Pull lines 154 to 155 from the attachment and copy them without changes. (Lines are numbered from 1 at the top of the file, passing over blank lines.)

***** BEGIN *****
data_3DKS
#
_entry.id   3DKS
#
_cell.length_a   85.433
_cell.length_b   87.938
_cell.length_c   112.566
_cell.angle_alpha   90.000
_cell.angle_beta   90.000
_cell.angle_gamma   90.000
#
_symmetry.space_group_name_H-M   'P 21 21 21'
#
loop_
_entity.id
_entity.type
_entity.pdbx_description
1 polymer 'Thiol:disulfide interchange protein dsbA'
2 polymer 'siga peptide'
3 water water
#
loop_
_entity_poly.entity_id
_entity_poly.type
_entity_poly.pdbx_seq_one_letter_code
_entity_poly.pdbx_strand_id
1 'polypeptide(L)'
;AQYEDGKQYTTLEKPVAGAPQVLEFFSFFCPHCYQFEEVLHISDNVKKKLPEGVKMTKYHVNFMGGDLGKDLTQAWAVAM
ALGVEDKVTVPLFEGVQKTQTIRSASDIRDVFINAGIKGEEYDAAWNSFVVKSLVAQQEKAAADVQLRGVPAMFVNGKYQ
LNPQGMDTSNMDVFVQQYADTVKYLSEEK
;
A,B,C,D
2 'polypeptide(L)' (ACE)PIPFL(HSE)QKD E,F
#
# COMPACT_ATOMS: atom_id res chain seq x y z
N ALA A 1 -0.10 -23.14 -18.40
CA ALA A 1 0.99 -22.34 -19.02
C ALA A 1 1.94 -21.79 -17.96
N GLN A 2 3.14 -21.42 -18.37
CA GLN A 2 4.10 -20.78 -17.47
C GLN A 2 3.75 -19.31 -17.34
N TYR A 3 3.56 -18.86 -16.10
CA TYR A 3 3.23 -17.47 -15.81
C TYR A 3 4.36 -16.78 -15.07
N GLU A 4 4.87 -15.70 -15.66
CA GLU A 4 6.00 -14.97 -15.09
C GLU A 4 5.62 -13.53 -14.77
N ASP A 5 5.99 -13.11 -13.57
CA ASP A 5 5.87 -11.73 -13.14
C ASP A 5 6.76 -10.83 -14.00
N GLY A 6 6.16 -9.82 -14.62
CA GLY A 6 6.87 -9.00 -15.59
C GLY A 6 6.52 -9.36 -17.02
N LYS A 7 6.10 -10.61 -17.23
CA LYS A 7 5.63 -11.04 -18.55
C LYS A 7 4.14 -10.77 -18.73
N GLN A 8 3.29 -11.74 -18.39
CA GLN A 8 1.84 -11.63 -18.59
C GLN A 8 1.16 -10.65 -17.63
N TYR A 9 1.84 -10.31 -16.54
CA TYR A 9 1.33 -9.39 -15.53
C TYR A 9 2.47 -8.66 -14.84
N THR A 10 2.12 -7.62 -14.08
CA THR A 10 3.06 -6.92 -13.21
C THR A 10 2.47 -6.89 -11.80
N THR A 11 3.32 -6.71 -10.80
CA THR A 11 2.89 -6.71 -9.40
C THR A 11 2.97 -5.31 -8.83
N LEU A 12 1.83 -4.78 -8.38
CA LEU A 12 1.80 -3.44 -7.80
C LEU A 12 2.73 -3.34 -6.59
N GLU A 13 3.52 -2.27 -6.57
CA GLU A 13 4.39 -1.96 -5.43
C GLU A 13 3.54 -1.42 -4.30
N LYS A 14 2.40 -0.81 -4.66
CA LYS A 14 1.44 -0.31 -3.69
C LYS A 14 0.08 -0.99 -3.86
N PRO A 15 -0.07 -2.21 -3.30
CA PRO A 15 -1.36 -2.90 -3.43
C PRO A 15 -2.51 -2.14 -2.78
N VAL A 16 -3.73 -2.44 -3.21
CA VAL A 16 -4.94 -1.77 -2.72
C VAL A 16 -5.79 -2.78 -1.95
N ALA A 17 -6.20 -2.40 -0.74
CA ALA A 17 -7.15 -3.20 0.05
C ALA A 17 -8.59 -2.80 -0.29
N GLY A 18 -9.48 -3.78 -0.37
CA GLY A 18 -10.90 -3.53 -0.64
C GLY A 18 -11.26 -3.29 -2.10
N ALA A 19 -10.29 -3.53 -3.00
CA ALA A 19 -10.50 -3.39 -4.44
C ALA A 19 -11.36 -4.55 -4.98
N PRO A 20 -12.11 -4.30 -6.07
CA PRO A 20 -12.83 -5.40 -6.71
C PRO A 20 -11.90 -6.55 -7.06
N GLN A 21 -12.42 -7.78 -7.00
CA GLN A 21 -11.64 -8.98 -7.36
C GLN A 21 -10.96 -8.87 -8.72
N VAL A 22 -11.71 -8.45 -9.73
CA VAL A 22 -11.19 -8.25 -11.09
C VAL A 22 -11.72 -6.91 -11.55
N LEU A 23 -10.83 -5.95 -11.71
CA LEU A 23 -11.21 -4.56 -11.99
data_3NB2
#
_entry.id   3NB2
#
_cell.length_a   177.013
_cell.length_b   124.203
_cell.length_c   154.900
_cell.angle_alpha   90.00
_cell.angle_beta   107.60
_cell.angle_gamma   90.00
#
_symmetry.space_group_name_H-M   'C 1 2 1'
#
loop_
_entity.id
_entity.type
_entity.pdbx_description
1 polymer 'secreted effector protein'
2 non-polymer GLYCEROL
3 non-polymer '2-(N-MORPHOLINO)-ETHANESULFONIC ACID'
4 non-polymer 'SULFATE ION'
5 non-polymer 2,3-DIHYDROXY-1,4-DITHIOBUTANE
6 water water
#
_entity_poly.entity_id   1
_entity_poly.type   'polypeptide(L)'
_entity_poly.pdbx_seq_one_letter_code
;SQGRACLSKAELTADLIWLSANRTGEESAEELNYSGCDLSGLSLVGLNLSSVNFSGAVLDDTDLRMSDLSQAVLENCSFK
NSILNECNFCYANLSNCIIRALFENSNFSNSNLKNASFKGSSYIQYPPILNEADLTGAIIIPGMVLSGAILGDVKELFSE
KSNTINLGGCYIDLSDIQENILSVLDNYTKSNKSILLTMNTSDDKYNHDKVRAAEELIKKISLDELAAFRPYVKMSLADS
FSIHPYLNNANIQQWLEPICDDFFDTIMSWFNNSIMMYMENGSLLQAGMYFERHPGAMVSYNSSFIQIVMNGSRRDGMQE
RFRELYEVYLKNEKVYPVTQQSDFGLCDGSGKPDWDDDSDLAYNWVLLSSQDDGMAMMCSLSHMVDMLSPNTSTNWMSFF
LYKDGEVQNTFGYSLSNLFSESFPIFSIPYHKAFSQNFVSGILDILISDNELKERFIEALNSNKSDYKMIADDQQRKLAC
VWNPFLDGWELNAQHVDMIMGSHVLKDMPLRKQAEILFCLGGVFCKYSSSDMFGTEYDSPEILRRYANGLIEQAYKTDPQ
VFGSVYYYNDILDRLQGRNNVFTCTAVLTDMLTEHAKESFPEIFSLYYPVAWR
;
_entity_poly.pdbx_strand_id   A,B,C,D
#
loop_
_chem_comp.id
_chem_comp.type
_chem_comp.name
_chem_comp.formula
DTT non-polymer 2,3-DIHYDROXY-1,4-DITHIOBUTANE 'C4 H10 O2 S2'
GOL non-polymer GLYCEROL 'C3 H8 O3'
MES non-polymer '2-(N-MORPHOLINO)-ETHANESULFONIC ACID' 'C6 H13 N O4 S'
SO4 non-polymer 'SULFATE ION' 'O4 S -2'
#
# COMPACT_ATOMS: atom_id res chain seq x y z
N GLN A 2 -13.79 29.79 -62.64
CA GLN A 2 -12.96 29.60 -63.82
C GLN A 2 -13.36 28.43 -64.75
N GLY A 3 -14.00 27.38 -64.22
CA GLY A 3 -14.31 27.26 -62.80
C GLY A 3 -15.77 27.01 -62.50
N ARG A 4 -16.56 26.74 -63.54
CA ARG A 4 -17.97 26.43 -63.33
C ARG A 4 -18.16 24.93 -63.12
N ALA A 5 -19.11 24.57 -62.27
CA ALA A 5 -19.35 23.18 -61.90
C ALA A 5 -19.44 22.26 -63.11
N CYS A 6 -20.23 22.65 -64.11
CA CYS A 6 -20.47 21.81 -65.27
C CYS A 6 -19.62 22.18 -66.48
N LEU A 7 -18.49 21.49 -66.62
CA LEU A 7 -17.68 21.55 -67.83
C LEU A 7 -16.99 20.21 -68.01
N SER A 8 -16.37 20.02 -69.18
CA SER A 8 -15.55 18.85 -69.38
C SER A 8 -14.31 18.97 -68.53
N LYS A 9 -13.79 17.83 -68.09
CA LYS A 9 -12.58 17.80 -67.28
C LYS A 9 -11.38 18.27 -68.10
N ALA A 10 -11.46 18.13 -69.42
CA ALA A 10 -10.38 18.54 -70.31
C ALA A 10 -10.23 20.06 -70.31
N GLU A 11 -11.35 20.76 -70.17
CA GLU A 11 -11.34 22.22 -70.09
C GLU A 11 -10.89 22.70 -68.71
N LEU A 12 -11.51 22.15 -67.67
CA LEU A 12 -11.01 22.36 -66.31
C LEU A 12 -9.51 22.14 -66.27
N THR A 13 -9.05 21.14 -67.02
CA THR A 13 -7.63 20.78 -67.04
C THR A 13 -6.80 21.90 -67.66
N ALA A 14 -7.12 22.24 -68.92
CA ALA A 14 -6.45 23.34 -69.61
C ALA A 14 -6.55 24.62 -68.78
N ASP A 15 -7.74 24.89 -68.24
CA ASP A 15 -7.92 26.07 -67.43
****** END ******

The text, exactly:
CA GLN A 2 -12.96 29.60 -63.82
C GLN A 2 -13.36 28.43 -64.75